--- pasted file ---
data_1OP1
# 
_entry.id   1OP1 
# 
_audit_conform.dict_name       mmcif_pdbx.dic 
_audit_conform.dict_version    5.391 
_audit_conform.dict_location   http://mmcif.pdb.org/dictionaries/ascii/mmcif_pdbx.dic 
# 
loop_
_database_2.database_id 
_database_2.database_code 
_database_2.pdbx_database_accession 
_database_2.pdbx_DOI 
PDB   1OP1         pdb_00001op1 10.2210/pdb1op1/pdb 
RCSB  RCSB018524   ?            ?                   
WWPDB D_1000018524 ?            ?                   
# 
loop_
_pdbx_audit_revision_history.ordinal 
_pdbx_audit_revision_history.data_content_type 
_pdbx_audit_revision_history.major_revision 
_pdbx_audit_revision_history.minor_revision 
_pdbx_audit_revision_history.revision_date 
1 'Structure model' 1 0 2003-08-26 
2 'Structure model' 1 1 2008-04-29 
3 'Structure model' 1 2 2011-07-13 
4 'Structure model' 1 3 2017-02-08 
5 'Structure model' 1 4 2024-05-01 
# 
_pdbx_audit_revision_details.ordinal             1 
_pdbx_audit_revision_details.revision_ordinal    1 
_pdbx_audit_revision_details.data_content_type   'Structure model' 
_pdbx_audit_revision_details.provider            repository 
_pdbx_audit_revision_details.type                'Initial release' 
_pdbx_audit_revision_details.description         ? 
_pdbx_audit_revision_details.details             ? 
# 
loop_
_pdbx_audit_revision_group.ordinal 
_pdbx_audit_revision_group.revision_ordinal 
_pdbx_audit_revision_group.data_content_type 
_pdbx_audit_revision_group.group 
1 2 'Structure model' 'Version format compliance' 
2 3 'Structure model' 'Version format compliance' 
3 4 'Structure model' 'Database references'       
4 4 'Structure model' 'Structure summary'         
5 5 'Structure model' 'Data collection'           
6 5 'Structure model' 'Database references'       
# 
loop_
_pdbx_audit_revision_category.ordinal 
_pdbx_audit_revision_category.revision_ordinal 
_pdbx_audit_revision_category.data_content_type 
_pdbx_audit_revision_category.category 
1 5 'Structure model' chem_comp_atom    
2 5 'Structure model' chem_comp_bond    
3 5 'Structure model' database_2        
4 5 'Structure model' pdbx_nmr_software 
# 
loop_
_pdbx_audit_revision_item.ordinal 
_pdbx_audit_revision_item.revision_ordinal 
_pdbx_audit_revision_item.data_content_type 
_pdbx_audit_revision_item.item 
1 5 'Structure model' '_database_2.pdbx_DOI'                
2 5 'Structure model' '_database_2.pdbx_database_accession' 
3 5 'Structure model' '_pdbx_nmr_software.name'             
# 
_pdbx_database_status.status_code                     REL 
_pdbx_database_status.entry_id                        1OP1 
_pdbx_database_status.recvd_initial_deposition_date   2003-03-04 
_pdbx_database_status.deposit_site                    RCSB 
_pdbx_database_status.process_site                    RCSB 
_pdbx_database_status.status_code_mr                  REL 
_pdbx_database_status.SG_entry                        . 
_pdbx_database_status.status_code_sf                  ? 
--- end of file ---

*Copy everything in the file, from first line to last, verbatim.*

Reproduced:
data_1OP1
# 
_entry.id   1OP1 
# 
_audit_conform.dict_name       mmcif_pdbx.dic 
_audit_conform.dict_version    5.391 
_audit_conform.dict_location   http://mmcif.pdb.org/dictionaries/ascii/mmcif_pdbx.dic 
# 
loop_
_database_2.database_id 
_database_2.database_code 
_database_2.pdbx_database_accession 
_database_2.pdbx_DOI 
PDB   1OP1         pdb_00001op1 10.2210/pdb1op1/pdb 
RCSB  RCSB018524   ?            ?                   
WWPDB D_1000018524 ?            ?                   
# 
loop_
_pdbx_audit_revision_history.ordinal 
_pdbx_audit_revision_history.data_content_type 
_pdbx_audit_revision_history.major_revision 
_pdbx_audit_revision_history.minor_revision 
_pdbx_audit_revision_history.revision_date 
1 'Structure model' 1 0 2003-08-26 
2 'Structure model' 1 1 2008-04-29 
3 'Structure model' 1 2 2011-07-13 
4 'Structure model' 1 3 2017-02-08 
5 'Structure model' 1 4 2024-05-01 
# 
_pdbx_audit_revision_details.ordinal             1 
_pdbx_audit_revision_details.revision_ordinal    1 
_pdbx_audit_revision_details.data_content_type   'Structure model' 
_pdbx_audit_revision_details.provider            repository 
_pdbx_audit_revision_details.type                'Initial release' 
_pdbx_audit_revision_details.description         ? 
_pdbx_audit_revision_details.details             ? 
# 
loop_
_pdbx_audit_revision_group.ordinal 
_pdbx_audit_revision_group.revision_ordinal 
_pdbx_audit_revision_group.data_content_type 
_pdbx_audit_revision_group.group 
1 2 'Structure model' 'Version format compliance' 
2 3 'Structure model' 'Version format compliance' 
3 4 'Structure model' 'Database references'       
4 4 'Structure model' 'Structure summary'         
5 5 'Structure model' 'Data collection'           
6 5 'Structure model' 'Database references'       
# 
loop_
_pdbx_audit_revision_category.ordinal 
_pdbx_audit_revision_category.revision_ordinal 
_pdbx_audit_revision_category.data_content_type 
_pdbx_audit_revision_category.category 
1 5 'Structure model' chem_comp_atom    
2 5 'Structure model' chem_comp_bond    
3 5 'Structure model' database_2        
4 5 'Structure model' pdbx_nmr_software 
# 
loop_
_pdbx_audit_revision_item.ordinal 
_pdbx_audit_revision_item.revision_ordinal 
_pdbx_audit_revision_item.data_content_type 
_pdbx_audit_revision_item.item 
1 5 'Structure model' '_database_2.pdbx_DOI'                
2 5 'Structure model' '_database_2.pdbx_database_accession' 
3 5 'Structure model' '_pdbx_nmr_software.name'             
# 
_pdbx_database_status.status_code                     REL 
_pdbx_database_status.entry_id                        1OP1 
_pdbx_database_status.recvd_initial_deposition_date   2003-03-04 
_pdbx_database_status.deposit_site                    RCSB 
_pdbx_database_status.process_site                    RCSB 
_pdbx_database_status.status_code_mr                  REL 
_pdbx_database_status.SG_entry                        . 
_pdbx_database_status.status_code_sf                  ? 